Psychographic What type of lifestyle do customers have? What type of activities do they engage in that affects the type, quality and price of product that they buy?
What does quality mean to a customer and why? What values do they have? What product attributes are important to a customer and why? What are customer’s beliefs about existing brands?
Behavioral When do customers use the product? How often do they use it? Are they loyal to certain brands? How knowledgeable are they about product quality? Any other factors?
Branding and Competitive Advantage
Your brand contains the thoughts and emotions of your customers. It is your reputation. You want a good reputation and a memorable one. Customers will remember great service and awful service. Good service will be quickly forgotten. People these days are busy and bombarded with messages all the time. Your message needs to stand out. How will your store be different from all the other stores? How will it be better? Michael E. Porter’s Competitive Advantage model states that in order to survive in the long run you must have above-average performance in one or more areas of business. There are two basic approaches: (1) Cost Leadership (low selling prices). (2) Differentiation (uniqueness of your offering).
This is a statement of how you plan to serve the needs and wants of a market segment or segments. It includes in detail all of the attributes of what your product and service is. It includes who your customers are. It also includes where, when how and why you will serve your customers. In order to arrive at this statement, you need to segment the market. You will need to some marketing research to properly segment the market. After this, ask yourself, as a company, what can the company provide for these customers? Go back to your strengths and weaknesses from your SWOT analysis. From the list of options of what you might provide, take a look at the competition that are already providing it. Take a look at the opportunities and threats of your SWOT analysis. What do your competitors provide customers with? Is there a gap or niche in the market that is not being served that you could fulfill? If not, will you be competing head on with the competition? How strong is that competition? What will be your competitive advantage? What might you offer that the competition doesn’t offer? How will you communicate your advantage to your target market? Will customers be able to clearly understand that advantage? Carefully targeting your market will save you money. You will get a more efficient use of your marketing efforts because your message will reach your audience more efficiently than simply trying to communicate with everyone.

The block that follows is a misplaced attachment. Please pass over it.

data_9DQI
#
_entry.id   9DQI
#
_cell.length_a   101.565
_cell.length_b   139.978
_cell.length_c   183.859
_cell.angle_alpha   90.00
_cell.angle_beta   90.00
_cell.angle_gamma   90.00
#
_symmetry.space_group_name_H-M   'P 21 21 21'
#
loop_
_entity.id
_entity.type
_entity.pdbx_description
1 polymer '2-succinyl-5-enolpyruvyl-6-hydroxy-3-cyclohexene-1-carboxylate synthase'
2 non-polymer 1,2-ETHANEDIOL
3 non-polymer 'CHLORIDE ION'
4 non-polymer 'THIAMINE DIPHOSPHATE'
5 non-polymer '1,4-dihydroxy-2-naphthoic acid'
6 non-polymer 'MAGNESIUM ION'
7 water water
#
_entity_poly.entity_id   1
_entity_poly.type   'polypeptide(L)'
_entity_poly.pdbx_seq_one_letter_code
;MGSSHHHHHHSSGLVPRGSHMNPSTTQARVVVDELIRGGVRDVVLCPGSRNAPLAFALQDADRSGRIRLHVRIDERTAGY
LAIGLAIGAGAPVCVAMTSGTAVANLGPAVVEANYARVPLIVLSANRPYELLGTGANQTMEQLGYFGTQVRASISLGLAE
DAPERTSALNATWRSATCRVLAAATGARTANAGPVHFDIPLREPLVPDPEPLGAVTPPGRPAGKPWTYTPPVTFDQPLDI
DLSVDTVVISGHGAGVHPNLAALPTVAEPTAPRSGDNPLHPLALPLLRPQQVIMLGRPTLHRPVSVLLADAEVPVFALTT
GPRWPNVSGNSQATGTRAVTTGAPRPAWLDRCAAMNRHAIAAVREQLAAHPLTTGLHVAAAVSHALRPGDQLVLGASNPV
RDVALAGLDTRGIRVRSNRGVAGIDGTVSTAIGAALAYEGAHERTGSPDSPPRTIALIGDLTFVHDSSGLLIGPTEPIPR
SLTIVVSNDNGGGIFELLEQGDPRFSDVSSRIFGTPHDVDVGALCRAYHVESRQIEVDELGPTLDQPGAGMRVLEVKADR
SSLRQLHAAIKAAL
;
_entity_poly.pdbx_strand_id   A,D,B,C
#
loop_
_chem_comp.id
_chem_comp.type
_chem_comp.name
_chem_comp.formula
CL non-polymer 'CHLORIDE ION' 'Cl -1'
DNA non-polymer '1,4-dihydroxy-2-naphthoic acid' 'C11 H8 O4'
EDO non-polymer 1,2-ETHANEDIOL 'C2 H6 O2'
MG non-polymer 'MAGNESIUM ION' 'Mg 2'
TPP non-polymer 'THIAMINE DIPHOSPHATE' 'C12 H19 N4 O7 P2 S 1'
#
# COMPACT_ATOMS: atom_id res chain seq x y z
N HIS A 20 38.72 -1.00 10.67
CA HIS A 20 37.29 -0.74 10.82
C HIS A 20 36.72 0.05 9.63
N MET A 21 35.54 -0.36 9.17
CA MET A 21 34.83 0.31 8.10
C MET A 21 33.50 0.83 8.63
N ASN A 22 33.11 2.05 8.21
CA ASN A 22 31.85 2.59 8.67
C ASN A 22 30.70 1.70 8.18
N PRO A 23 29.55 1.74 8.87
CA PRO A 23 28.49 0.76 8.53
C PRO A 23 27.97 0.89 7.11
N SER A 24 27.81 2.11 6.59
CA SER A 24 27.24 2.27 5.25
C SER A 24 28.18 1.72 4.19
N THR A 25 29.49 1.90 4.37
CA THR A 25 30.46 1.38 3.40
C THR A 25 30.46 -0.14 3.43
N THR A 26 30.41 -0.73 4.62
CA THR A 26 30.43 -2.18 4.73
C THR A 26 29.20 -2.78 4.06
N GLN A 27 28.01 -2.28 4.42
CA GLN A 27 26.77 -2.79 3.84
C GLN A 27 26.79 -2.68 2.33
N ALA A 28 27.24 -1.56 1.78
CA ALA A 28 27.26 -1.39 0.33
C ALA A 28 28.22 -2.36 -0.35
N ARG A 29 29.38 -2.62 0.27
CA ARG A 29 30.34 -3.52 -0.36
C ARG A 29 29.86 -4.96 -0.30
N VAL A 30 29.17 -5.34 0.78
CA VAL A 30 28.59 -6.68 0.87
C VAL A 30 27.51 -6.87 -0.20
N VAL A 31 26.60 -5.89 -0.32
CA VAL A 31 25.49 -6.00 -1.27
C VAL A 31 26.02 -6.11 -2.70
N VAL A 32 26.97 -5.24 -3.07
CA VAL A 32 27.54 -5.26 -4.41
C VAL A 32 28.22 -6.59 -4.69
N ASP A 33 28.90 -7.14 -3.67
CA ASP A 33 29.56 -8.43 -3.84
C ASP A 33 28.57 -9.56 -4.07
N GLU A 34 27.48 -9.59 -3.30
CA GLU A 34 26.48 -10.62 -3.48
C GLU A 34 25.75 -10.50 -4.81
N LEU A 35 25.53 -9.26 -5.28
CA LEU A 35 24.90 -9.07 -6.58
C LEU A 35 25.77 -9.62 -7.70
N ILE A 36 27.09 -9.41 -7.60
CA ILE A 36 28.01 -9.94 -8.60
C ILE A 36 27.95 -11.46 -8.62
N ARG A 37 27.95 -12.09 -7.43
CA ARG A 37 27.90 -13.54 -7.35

Positioning is the process of designing the company’s offering and image to occupy a distinctive place in the minds of the target market. It is how you plan to serve the needs and wants of your target market or target markets, relative to how your competitors serve similar customers. Why will your target market buy your product over another product? What benefits does your provide to the customer? Does your product have a unique attribute that customers want? Will customers understand and believe those benefits to be true? Positioning is not how you alter a product’s features and benefits to better serve you customers, it is how you communicate a belief about the product in the minds of your target market.